Jeb Rosebrook, Screenwriter on the Steve McQueen
Rodeo Classic ‘Junior Bonner,’ Dies at 83

Services are being held at All Saints Episcopal Church in Phoenix, Arizona,
on Saturday, October 13, 2018
at 11 a.m.

click here – to read Jeb’s obituary and share your story

SCOTTSDALE (August 31, 2018) — On Friday night Jeb J. Rosebrook passed away at the age of 83 surrounded by his wife, son and daughter in Scottsdale, Arizona. He was an acclaimed writer for film and television, as well as a novelist, playwright and journalist.

Rosebrook began his career in the television and film industry with his first job at NBC in New York in 1956. After graduating from Washington and Lee University in Lexington, Virginia, in 1957, Rosebrook returned to New York to pursue his career in the entertainment industry, before moving West to pursue a career in advertising.

Rosebrook worked in advertising in Phoenix for three years before joining Foote, Cone and Belding advertising agency in Los Angeles in 1961. While working in advertising by day, he wrote his first novel at night. In 1965 E.P. Dutton published Rosebrook’s first novel, Saturday. In 1967, he left advertising to pursue his lifelong goal of writing for film and television. He renewed a friendship with friend, mentor and fellow writer, Earl Hamner, Jr. His friendship with Earl spanned 60 years and was a guiding light throughout Rosebrook’s career. In 1970, Jeb had his greatest break in Hollywood when producer Joe Wizan optioned his story “Bonner” and commissioned Rosebrook’s original screenplay Junior Bonner for actor Steve McQueen and director Sam Peckinpah. While not a box office success in 1972, today critics consider it a classic film, while both McQueen and Peckinpah both believed it close to their finest work.

After the release of Junior Bonner in 1972, Rosebrook became a sought-after writer for episodic television series, movies-of-the week, docudramas and Christmas specials. In addition to working with Earl Hamner on multiple episodes of The Waltons, Rosebrook worked with director Fielder Cooke on Miracle on 34th Street, producers David Wolper and Stan Margulies on I Will Fight No More Forever, producer Norman Rosemont on Prince of Central Park and producer Chuck Fries on The Winds of Kitty Hawk. In 1977, he returned to cinema and was a story and screenwriter for Disney’s The Black Hole (1979). He shared the story credit with Bob Barbash and Richard Landau and screen credit with Gerry Day.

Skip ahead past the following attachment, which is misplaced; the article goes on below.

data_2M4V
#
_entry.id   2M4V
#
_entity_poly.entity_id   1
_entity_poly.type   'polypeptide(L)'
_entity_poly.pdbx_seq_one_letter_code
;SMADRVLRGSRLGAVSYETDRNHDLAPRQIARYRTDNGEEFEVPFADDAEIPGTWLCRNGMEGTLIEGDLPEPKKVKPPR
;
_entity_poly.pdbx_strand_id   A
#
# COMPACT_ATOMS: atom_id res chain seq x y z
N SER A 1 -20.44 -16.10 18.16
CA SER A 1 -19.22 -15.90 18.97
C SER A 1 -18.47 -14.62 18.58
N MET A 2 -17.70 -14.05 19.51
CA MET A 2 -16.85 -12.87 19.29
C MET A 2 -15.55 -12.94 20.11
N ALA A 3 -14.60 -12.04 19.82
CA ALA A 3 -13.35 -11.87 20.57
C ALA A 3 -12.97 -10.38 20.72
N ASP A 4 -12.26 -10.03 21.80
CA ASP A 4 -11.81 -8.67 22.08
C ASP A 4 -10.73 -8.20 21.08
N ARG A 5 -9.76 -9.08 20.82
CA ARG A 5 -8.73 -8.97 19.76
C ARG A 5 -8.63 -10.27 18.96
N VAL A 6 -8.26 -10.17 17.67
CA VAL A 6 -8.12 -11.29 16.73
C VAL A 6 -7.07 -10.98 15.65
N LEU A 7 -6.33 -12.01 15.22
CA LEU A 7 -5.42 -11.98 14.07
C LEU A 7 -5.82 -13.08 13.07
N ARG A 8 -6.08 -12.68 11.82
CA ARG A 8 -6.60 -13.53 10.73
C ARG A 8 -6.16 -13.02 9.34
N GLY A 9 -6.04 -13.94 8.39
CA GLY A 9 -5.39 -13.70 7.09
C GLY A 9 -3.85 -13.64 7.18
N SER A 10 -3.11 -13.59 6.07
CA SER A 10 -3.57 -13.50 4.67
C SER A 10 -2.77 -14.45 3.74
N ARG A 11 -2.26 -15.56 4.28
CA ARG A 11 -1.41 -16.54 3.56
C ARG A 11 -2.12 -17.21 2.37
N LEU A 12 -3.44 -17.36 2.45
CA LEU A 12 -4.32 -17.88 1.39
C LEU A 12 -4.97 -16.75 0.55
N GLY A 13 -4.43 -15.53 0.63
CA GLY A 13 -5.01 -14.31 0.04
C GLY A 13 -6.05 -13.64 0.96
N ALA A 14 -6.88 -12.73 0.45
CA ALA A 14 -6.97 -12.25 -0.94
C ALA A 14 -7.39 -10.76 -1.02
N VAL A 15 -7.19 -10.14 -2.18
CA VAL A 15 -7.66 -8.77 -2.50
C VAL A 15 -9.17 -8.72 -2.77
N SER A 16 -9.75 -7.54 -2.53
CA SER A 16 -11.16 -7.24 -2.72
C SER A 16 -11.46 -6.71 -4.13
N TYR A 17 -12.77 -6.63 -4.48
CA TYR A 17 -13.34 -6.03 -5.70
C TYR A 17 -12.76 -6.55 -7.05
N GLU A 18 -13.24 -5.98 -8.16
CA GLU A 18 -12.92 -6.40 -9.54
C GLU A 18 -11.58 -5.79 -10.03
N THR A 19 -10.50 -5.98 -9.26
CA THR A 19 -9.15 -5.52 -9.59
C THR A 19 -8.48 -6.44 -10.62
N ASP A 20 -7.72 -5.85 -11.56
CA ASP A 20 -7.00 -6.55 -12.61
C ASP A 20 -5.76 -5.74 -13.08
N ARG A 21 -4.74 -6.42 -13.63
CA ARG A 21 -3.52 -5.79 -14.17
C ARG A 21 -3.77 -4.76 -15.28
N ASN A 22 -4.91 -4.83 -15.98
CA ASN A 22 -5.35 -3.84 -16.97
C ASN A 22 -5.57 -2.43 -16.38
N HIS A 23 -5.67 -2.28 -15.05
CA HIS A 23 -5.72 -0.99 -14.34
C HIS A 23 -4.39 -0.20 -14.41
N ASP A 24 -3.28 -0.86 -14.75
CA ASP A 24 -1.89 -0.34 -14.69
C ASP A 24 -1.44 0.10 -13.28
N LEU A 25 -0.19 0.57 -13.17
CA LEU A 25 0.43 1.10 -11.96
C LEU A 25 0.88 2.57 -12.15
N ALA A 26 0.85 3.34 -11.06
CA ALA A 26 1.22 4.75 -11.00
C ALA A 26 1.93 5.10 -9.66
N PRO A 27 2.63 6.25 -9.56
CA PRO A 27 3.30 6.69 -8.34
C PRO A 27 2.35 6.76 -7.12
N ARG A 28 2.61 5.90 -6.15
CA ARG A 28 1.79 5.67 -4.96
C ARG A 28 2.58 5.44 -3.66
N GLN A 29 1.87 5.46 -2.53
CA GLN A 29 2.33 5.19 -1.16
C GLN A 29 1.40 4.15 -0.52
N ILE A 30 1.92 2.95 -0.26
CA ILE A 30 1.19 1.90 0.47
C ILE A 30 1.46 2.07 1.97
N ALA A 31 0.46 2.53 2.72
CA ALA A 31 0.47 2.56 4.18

In 1981, Rosebrook partnered with well-known Hollywood producer Joe Bryne (producer of The Johnny Cash Show), and as a writing-producing team, they enjoyed a successful partnership until Jeb’s passing, which included the production of the television series The Yellow Rose and The Outsiders, and the television specials, Hobo’s Christmas, The Gambler Returns: The Luck of the Draw, Black Fox: The Price of Peace and Four Diamonds. Over the course of his six-decade writing career, Rosebrook was nominated for two Writers Guild of America nominations for best television dramas, the two-hour episode of The Waltons titled “The Conflict,” and his adaptation of the novel, The Prince of Central Park. For I Will Fight No More Forever: The Story of Chief Joseph, he and co-writer Theodore Strauss received an Emmy nomination for Outstanding Writing in a Special Program – Drama or Comedy – Original Teleplay and the Christopher Award. For his shared screenwriting credit with Gerry Day for Disney’s The Black Hole, Rosebrook also received a Saturn Award nomination for Best Writing from the Academy of Science Fiction, Fantasy and Horror, USA, and a Hugo Award nomination for Best Dramatic Presentation.

Additional credits include “The Bugler,” an episode of The Virginian (which was pre-empted by the Apollo 12 moon landing on November 19, 1969), Kenny Rogers as The Gambler: The Legend Continues, the mini-series Mystic Warrior and The Christmas Gift, starring John Denver.

In recent years, Rosebrook returned to some of his favorite genres of writing: non-fiction, theater, novels and memoir. He was a contributing writer to Arizona Highways, True West and Harnett’s Sports Arizona. With Earl Hamner, he adapted The Waltons “The Conflict” into a stage play available through Dramatic Publishing, with permission of Earl Hamner and Warner Brothers. He published the first two volumes of his American Trilogy, Purgatory Road: The Road Between Heaven and Hell in 1951 Arizona, Forever More: Only the Beginning, when Charlemagne visits 1954 Virginia and meets God, Desegregation and Rock and Roll. At the time of his passing, Jeb was working on a  third volume, Wake Up Little Susie. Rosebrook also published in 2018, with co-writer Nel Jeppsen, his first Western, No Man’s Land, adapted from an unproduced script “Jack Ballard” for Sam Peckinpah and Steve McQueen. His final book, completed with his son Stuart, was his highly personal memoir, Junior Bonner: The Making of a Classic with Steve McQueen and Sam Peckinpah in the Summer of 1971. Jeb was also the featured interview in Mike Siegel’s highly acclaimed documentary Passion & Poetry: Rodeo Time, which was a special feature in Disney’s 45th anniversary re-release of Junior Bonner on DVD and Blu-Ray in the fall of 2017.